I talked last time about theme and how the various mechanics in the game need to support the same themes that are being driven by the visuals, story, and other parts of the game. Now I’ll discuss five specific mechanics in Fallout 4 and how I feel they do or do not get this job done.
Mechanics and theme are two parts of a game that need to work together, along with others, to give us a coherent experience. In addition, we approach subsequent titles in a franchise with certain expectations based on prior titles. In this two-parter, I’m going to dig into Fallout 4, which I previously reviewed as a decidedly inferior Fallout title, and discuss the mechanics of the game and how they contribute to the game’s thematic elements (or detract therefrom).
We know, before we start playing Fallout 4, that it’s going to look a lot like Fallout 3 and Fallout: New Vegas. Fallout 3 broke the mold for Fallout games, but it was also the first title in the series from the new IP owner, Bethesda, so making a splash like that isn’t uncalled for. But this is Bethesda’s third go at the Fallout IP, and let’s face it, Bethesda is known for making one type of game. A lot of people like to call Bethesda’s handling of the Fallout universe “Oblivion/Skyrim with guns.” Yes, they’re busting Bethesda’s chops a bit when they say it, but it’s also said with a fair bit of affection. Oblivion and Skyrim are solid, well-loved games.
Not that this blog has been around long enough to have much of a following yet, but I will be at Arisia 2016!
This isn’t terribly unusual for me, Arisia is local to me and I first went back in 2000. All the same, if you’re reading this and want to discuss this stuff, I’m on two panels on Saturday that you might be interested in:
At 2:30PM, in Alcott, I’ll be making the case for my favorite video games in Best. Video Game. EVER!!!
Then, at 7PM in the same room, I’m on Does the Real World Belong In Video Games? A discussion of video game criticism, and whether or not ‘but it’s just a game’ is a shield against that. I moderated this panel, last year, with a host of veritable titans: Brianna Wu, Frank Wu, Maddy Myers, and N.K. Jemisin. It was an awesome panel. Our lineup isn’t’ so star-studded this time, but it’ll still be great. I’m glad they’re running it again.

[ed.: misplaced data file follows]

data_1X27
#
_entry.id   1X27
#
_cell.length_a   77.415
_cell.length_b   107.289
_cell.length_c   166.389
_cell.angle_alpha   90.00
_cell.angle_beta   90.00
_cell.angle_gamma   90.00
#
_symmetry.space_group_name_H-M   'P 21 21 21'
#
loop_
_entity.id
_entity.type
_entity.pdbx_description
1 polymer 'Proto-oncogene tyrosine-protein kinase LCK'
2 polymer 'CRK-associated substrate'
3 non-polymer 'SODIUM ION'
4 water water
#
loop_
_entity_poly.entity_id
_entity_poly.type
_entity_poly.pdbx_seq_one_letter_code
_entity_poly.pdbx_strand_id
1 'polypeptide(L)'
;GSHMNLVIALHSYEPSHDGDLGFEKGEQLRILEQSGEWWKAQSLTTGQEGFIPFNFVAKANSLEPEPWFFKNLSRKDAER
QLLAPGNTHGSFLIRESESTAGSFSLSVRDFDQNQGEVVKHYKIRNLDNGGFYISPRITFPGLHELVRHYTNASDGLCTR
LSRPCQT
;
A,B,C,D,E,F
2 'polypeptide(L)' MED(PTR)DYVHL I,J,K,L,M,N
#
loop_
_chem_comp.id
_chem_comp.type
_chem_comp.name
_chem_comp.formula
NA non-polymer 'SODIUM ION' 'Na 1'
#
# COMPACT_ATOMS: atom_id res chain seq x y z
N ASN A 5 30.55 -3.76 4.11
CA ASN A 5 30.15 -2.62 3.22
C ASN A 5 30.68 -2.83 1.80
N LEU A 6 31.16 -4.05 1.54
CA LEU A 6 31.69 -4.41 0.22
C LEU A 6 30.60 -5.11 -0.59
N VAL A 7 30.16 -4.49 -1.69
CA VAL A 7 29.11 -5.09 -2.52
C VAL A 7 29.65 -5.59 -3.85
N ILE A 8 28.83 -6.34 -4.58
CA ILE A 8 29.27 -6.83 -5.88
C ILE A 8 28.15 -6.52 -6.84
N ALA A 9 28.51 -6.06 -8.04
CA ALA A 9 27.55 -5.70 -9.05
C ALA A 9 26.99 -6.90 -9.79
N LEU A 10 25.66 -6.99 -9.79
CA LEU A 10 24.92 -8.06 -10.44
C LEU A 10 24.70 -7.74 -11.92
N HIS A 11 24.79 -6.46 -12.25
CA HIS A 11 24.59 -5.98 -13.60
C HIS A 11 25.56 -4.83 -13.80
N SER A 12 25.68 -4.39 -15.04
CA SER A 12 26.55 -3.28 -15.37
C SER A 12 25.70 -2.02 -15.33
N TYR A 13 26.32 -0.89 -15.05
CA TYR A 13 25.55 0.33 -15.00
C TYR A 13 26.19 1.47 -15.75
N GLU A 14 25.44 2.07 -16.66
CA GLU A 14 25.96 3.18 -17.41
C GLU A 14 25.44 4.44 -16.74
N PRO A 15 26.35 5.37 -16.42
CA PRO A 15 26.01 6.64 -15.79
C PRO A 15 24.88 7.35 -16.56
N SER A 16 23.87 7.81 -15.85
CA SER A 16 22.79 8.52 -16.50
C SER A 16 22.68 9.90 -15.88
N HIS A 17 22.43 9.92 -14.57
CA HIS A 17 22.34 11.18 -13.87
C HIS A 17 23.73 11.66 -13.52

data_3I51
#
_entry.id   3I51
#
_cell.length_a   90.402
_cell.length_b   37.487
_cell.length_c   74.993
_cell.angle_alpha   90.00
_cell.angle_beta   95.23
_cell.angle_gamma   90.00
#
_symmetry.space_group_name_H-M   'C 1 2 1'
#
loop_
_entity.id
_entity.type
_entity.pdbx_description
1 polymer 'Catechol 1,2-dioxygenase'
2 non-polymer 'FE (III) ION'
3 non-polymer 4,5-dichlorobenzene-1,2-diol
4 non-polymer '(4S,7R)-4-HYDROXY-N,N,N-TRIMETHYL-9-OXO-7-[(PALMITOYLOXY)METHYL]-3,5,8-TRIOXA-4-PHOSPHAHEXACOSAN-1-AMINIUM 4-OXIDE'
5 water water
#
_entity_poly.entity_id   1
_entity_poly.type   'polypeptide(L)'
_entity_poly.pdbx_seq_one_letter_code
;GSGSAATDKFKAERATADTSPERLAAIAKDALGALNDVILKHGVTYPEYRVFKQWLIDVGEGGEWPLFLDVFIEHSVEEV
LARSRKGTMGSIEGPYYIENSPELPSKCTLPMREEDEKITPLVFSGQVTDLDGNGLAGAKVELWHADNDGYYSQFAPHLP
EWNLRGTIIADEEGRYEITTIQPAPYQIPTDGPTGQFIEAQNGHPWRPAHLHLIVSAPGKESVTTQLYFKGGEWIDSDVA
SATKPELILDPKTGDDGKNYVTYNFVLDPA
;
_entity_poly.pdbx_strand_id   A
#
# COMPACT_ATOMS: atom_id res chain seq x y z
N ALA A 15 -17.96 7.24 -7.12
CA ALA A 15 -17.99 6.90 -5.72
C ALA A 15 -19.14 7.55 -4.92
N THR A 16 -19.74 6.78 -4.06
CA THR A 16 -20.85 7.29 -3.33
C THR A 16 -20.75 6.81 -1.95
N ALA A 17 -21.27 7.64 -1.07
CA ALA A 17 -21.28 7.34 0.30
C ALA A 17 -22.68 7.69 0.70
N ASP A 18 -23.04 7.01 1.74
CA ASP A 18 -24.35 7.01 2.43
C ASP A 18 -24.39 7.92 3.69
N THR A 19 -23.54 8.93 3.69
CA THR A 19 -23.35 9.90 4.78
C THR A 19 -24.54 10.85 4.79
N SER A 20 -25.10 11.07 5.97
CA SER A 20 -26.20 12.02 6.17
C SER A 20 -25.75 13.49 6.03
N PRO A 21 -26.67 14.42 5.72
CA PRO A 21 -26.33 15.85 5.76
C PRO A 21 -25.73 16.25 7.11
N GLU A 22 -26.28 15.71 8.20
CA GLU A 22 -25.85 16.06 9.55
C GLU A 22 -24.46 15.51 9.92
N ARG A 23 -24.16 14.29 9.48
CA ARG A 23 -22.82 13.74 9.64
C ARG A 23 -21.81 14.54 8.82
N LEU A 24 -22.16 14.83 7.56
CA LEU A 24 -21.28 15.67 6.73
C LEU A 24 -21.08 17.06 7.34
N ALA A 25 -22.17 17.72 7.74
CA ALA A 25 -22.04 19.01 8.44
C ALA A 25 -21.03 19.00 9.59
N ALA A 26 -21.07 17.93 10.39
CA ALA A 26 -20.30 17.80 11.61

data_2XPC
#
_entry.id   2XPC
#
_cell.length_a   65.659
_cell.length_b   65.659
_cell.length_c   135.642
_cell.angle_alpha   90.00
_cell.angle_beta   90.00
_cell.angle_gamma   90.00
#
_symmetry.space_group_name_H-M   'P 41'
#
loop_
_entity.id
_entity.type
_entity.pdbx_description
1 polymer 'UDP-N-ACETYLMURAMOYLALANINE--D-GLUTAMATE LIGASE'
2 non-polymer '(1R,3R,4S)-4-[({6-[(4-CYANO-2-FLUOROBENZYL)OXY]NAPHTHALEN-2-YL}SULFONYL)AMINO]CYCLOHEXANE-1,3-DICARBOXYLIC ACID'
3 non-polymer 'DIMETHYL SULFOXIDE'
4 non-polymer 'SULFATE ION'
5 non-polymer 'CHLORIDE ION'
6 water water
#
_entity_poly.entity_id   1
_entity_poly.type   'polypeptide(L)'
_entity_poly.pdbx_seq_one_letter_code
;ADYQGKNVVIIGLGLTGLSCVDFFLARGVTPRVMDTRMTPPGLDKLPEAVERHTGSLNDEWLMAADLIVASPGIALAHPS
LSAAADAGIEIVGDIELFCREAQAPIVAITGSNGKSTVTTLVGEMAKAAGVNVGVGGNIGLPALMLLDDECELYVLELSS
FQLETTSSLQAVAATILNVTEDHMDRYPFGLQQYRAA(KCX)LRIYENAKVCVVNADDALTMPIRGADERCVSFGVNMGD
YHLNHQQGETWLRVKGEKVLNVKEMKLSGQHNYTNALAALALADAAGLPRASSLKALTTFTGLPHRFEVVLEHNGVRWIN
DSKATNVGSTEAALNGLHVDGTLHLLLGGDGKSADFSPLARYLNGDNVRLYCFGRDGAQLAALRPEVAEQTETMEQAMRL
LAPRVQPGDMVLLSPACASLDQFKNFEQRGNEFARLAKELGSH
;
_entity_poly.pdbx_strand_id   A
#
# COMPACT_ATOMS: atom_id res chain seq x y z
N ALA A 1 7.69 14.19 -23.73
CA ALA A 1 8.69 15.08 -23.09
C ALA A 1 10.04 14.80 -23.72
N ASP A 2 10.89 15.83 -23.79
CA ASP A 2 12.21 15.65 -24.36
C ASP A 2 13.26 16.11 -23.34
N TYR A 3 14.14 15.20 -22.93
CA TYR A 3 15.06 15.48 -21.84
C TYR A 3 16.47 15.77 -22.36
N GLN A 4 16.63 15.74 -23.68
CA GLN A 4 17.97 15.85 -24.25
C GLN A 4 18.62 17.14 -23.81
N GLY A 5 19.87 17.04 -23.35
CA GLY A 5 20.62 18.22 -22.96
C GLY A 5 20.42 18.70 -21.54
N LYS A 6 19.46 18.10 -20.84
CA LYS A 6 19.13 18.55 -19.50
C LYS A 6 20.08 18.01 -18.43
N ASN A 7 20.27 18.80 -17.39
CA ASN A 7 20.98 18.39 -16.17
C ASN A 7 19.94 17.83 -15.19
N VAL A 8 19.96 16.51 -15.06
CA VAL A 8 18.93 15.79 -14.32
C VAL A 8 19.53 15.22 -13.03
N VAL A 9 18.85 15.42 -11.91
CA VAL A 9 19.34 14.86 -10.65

Aside from that, I’m working sign shop. If you use the stairs this Arisia? You’re welcome for those signs. (If I could place ’em better, let me know at firstname.lastname@example.org.)
See y’all there!
Deus Ex: Human Revolution is an older title at this point and Deus Ex: Mankind Divided will be shipping next year (we hope, it’s been delayed until August now). I recently replayed Human Revolution in preparation for Mankind Divided’s eventual release, and because the director’s cut version which included the Missing Link DLC went on ludicrous Steam sale.
I bought Deus Ex: Human Revolution, originally, because of how much I adored the original Deus Ex. The sheer number of moments in the original game where I’d take an action I’d assume would be curtailed by the game’s design (as was so often the case in Half-Life or other titles) only to be rewarded by a fork in the story just utterly blew me away. Gaming has had branching storylines for a long time. My first encounter with it was Wing Commander. But Deus Ex had this uncanny ability to predict the moments when I might interfere with what was otherwise scripted events, and be ready for whatever I could throw at it. What it did especially well, was give me non-lethal, and indeed non-combat options to resolve conflicts.
Klei Entertainment, responsible for Don’t Starve and Mark of the Ninja, once again impressed me with their ability to produce atmosphere. What boggles me is how effectively they do this in a completely different genre. While sharing some of the thematic elements of Mark of the Ninja, Invisible Inc. feels nothing like a classic ninja story and everything like dystopian corporate espionage. The game has a lot to offer a variety of audiences, even those who would otherwise turn their nose up at a turn-based tactical title.
As a turn-based, squad-tactics game it delivers a gorgeous, compact, and profoundly replayable experience in the tradition of roguelike games (read: replayable, very difficult games). This last bit is a trait it shares with Don’t Starve, but again this game feels nothing like that survival/horror title. If anything, Invisible Inc. delivers a more pure roguelike experience: you can sit down and do an entire playthrough of the game in a single (albeit extended) sitting: roughly four hours of gameplay before the DLC.